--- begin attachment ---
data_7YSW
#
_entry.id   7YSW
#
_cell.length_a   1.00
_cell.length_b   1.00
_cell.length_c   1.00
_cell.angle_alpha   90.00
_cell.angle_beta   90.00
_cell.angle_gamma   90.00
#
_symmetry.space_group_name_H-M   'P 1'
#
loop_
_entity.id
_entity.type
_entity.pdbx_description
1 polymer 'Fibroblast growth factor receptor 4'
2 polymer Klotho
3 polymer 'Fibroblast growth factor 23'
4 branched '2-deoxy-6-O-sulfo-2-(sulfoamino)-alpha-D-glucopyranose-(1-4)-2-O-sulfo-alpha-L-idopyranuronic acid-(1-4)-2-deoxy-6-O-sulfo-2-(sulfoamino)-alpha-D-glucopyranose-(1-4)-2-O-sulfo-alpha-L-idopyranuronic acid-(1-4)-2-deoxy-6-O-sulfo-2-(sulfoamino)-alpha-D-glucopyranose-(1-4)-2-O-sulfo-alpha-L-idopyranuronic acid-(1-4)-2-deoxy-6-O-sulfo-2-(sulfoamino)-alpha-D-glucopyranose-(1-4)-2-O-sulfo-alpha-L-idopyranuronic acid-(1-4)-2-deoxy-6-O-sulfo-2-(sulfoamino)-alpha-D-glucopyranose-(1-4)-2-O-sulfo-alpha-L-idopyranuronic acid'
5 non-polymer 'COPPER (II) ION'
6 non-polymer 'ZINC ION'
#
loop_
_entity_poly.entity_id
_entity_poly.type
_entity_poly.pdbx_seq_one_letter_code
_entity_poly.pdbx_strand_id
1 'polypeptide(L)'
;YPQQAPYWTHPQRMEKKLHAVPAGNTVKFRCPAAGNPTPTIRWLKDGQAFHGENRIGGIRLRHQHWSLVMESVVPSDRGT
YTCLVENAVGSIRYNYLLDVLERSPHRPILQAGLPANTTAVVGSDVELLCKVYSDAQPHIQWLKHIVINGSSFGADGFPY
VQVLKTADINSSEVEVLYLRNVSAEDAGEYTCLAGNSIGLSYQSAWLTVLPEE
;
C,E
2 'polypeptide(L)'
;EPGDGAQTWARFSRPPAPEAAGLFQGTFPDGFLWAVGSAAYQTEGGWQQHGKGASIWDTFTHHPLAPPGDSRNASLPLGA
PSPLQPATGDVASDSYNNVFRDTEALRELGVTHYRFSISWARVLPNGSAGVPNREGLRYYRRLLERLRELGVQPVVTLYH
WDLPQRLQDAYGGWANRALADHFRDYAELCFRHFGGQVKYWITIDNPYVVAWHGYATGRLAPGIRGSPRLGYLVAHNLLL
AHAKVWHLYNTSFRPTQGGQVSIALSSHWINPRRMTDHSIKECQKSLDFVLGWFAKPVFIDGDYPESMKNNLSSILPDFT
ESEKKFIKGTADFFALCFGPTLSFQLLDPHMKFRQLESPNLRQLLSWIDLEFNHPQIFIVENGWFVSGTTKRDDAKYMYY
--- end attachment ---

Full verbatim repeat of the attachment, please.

data_7YSW
#
_entry.id   7YSW
#
_cell.length_a   1.00
_cell.length_b   1.00
_cell.length_c   1.00
_cell.angle_alpha   90.00
_cell.angle_beta   90.00
_cell.angle_gamma   90.00
#
_symmetry.space_group_name_H-M   'P 1'
#
loop_
_entity.id
_entity.type
_entity.pdbx_description
1 polymer 'Fibroblast growth factor receptor 4'
2 polymer Klotho
3 polymer 'Fibroblast growth factor 23'
4 branched '2-deoxy-6-O-sulfo-2-(sulfoamino)-alpha-D-glucopyranose-(1-4)-2-O-sulfo-alpha-L-idopyranuronic acid-(1-4)-2-deoxy-6-O-sulfo-2-(sulfoamino)-alpha-D-glucopyranose-(1-4)-2-O-sulfo-alpha-L-idopyranuronic acid-(1-4)-2-deoxy-6-O-sulfo-2-(sulfoamino)-alpha-D-glucopyranose-(1-4)-2-O-sulfo-alpha-L-idopyranuronic acid-(1-4)-2-deoxy-6-O-sulfo-2-(sulfoamino)-alpha-D-glucopyranose-(1-4)-2-O-sulfo-alpha-L-idopyranuronic acid-(1-4)-2-deoxy-6-O-sulfo-2-(sulfoamino)-alpha-D-glucopyranose-(1-4)-2-O-sulfo-alpha-L-idopyranuronic acid'
5 non-polymer 'COPPER (II) ION'
6 non-polymer 'ZINC ION'
#
loop_
_entity_poly.entity_id
_entity_poly.type
_entity_poly.pdbx_seq_one_letter_code
_entity_poly.pdbx_strand_id
1 'polypeptide(L)'
;YPQQAPYWTHPQRMEKKLHAVPAGNTVKFRCPAAGNPTPTIRWLKDGQAFHGENRIGGIRLRHQHWSLVMESVVPSDRGT
YTCLVENAVGSIRYNYLLDVLERSPHRPILQAGLPANTTAVVGSDVELLCKVYSDAQPHIQWLKHIVINGSSFGADGFPY
VQVLKTADINSSEVEVLYLRNVSAEDAGEYTCLAGNSIGLSYQSAWLTVLPEE
;
C,E
2 'polypeptide(L)'
;EPGDGAQTWARFSRPPAPEAAGLFQGTFPDGFLWAVGSAAYQTEGGWQQHGKGASIWDTFTHHPLAPPGDSRNASLPLGA
PSPLQPATGDVASDSYNNVFRDTEALRELGVTHYRFSISWARVLPNGSAGVPNREGLRYYRRLLERLRELGVQPVVTLYH
WDLPQRLQDAYGGWANRALADHFRDYAELCFRHFGGQVKYWITIDNPYVVAWHGYATGRLAPGIRGSPRLGYLVAHNLLL
AHAKVWHLYNTSFRPTQGGQVSIALSSHWINPRRMTDHSIKECQKSLDFVLGWFAKPVFIDGDYPESMKNNLSSILPDFT
ESEKKFIKGTADFFALCFGPTLSFQLLDPHMKFRQLESPNLRQLLSWIDLEFNHPQIFIVENGWFVSGTTKRDDAKYMYY